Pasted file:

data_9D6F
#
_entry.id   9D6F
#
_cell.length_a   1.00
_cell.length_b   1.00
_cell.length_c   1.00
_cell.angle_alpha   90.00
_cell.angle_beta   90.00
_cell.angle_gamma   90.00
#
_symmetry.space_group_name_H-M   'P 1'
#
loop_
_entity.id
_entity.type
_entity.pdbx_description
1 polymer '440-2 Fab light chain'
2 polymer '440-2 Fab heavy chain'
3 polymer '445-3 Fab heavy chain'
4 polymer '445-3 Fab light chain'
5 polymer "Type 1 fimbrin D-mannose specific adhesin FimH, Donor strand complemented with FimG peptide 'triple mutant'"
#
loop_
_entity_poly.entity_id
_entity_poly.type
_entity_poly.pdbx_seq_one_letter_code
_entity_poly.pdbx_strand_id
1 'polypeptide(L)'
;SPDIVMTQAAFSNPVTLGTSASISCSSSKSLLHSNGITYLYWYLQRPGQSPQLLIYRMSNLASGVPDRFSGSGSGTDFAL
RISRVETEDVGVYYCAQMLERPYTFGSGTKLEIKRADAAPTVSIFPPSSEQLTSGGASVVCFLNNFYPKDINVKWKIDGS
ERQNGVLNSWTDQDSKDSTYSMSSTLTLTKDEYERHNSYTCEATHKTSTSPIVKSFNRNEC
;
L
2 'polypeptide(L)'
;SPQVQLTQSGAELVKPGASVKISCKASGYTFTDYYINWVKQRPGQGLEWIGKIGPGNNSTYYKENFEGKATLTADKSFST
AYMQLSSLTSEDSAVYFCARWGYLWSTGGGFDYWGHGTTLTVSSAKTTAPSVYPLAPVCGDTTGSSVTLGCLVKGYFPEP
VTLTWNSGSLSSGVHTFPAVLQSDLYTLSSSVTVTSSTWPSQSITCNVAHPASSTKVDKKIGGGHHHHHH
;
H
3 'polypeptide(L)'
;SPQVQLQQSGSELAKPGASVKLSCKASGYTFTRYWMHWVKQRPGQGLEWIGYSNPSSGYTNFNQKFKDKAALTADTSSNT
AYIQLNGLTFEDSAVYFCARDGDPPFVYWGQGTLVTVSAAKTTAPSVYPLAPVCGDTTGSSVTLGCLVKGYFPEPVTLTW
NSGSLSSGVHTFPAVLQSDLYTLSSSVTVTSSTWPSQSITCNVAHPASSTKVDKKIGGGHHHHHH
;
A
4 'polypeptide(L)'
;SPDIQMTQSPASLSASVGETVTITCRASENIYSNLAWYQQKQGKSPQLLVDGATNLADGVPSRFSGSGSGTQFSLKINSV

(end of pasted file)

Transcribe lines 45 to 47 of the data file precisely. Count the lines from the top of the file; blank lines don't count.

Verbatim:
;
A
4 'polypeptide(L)'